Sigmund Freud would be smiling. Many days this election season, allegations of what Bill Clinton did with his private parts decades ago or whose genitals Donald Trump allegedly grabbed decades ago have had the power to dislodge job creation, tax structure, fighting terrorism or deterring North Korean aggression as the lead story of our national news. With the future of our country and the future of the world at stake, Americans and the news media can’t help talking mostly about sex.
This presidential election proves Freud was right: Sex is a drive so powerful that just talking about it — never mind having it — can eclipse all rational thought. And for this reason, reporting on the sexual behavior of anyone in public life, especially anyone seeking or holding public office, should be strictly beyond the pale, unless it has led to a criminal conviction.
Let me say that again: Reporting on the sexual behavior of any public figure, especially our leaders, should be off-limits, unless the person has been convicted of a crime.
We can’t outlaw headlines about the sex lives of our leaders, of course, but we could resolve to consciously shame and shun those who sell them to us, like lines of cocaine on mirrors that reflect our primitive and irresistible drives. Why should the media not be held to account for getting the country so high off our animal instincts as men and women that we ignore our loftier ambitions as a people?
Sexual behavior is not a reliable measure of character.
We could also consciously hold ourselves to account for being distracted by sex to the extent that we have been this election season (and others). Just because there are drug dealers on lots of street corners in the world, that doesn’t mean we have to stop and do the drug deals that, ultimately, disable our intellect and debase our discourse. Newspapers can be thrown away. Televisions and radios can be turned off. And if we can’t do those things, then we are sex addicts, as surely as that clichéd fellow who used to sit alone, all day long, watching adult flicks in a darkened theater.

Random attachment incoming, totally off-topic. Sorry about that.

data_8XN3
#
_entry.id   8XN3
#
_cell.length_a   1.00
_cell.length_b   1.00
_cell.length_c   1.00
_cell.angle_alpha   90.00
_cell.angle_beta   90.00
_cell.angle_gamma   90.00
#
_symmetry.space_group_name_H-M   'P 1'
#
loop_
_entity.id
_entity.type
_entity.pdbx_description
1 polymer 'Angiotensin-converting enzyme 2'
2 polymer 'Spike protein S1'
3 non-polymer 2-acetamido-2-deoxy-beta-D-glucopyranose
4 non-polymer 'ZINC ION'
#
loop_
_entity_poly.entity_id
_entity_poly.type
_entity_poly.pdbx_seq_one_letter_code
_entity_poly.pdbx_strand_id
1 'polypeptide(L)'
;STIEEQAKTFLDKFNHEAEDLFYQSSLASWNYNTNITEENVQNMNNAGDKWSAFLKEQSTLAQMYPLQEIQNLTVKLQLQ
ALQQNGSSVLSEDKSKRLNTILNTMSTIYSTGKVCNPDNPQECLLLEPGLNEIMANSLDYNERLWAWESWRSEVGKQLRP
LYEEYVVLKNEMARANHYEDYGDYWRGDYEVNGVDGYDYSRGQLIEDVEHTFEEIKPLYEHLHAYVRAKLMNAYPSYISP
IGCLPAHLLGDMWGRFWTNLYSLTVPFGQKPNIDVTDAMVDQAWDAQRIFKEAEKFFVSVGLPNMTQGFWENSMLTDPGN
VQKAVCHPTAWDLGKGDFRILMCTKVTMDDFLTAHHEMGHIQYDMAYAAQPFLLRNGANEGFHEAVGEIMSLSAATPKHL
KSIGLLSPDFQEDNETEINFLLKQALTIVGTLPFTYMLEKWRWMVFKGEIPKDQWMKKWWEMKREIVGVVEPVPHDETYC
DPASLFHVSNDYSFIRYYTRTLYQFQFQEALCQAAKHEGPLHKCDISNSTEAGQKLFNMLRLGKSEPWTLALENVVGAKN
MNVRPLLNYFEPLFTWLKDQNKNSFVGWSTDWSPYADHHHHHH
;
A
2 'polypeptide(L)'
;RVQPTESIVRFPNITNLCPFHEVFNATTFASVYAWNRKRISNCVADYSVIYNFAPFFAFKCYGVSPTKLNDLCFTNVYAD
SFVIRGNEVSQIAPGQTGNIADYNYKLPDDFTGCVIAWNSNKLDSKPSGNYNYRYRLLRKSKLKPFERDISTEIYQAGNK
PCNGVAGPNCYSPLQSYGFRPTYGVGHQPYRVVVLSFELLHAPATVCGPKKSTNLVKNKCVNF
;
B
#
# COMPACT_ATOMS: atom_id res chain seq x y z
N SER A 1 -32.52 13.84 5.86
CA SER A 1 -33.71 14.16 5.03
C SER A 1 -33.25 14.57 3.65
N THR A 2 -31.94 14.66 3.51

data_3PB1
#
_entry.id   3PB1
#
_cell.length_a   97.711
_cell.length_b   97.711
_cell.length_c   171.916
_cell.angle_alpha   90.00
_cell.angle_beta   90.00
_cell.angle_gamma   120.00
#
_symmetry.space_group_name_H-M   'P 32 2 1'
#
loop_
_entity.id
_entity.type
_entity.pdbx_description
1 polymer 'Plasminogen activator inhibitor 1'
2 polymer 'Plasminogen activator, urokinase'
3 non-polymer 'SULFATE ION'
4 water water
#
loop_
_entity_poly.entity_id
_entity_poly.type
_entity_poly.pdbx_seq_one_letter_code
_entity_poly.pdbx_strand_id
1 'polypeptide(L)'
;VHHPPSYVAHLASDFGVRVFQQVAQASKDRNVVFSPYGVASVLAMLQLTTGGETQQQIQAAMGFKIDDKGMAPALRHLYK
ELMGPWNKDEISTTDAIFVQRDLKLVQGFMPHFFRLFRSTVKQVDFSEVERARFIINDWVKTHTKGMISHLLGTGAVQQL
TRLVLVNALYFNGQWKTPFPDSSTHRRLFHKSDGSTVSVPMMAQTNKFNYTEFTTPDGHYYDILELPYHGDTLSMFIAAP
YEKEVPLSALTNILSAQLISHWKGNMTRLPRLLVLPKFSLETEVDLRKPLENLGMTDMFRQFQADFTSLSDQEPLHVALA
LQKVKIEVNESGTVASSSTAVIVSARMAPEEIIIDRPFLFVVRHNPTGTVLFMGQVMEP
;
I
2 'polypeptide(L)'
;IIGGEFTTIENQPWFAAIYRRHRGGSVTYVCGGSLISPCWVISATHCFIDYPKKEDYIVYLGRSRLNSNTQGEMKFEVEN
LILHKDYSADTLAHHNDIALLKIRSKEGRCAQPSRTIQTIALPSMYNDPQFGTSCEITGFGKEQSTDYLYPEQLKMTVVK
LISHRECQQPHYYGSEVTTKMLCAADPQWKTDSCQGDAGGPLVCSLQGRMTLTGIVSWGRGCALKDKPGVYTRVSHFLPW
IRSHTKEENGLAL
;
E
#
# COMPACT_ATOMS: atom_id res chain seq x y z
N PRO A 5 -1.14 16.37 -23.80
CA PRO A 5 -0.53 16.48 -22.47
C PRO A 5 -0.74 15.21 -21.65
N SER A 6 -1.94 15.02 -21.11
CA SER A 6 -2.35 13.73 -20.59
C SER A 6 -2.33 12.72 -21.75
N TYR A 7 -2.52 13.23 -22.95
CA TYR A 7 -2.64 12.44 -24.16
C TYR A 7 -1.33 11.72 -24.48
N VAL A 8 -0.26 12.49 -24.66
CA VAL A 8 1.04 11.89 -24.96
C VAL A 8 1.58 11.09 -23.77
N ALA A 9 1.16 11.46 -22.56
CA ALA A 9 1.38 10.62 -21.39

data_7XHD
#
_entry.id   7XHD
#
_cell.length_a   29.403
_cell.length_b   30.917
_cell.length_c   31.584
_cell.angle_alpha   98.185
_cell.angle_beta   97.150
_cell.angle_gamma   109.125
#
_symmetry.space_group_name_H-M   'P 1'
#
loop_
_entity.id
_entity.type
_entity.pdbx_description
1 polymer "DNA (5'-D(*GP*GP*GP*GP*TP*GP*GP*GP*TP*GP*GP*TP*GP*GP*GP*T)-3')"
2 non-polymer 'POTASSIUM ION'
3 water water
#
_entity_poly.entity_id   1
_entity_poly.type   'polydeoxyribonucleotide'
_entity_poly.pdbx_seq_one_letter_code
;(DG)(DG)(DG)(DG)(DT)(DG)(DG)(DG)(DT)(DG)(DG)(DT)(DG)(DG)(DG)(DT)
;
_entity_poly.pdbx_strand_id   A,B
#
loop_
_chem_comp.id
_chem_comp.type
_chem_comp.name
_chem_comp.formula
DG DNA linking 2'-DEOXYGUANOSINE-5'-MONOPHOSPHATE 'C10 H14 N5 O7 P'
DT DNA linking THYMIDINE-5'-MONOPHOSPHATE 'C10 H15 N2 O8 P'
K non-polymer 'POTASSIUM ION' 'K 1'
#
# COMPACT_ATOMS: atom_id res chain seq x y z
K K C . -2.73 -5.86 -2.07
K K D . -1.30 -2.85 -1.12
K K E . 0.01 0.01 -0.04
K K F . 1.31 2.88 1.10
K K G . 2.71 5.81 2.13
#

As for those who would argue that we should know about the sexual behaviors of our leaders in order to know how they would lead the nation, no position could be less well-grounded. There is not a shred of evidence that exists, anywhere in the world, that proves that a man who is a satyr, or a woman who has a prolific sex life, marked by every manner of perversion, will be a poor steward of the nation. Sexual behavior is not a reliable measure of character.
Let me say that, again, too: Sexual behavior is not a reliable measure of character.
A man who brags that he could touch lots of women, if he wanted to, could be the one to save the free world from tyranny. The same is true for a woman who chose to stay married to her husband after he had oral sex with his intern in the home they shared with his teenage daughter. One has nothing to do with the other. Nothing.
We’re snorting lines and pixels of sex and getting high off them when we face grave challenges at home and abroad. That might be transfixing now, but it is no different from any other addiction: It has the power to transform us into a people enslaved not only by our instincts, but by more strategic and less intoxicated individuals with agendas other than freedom.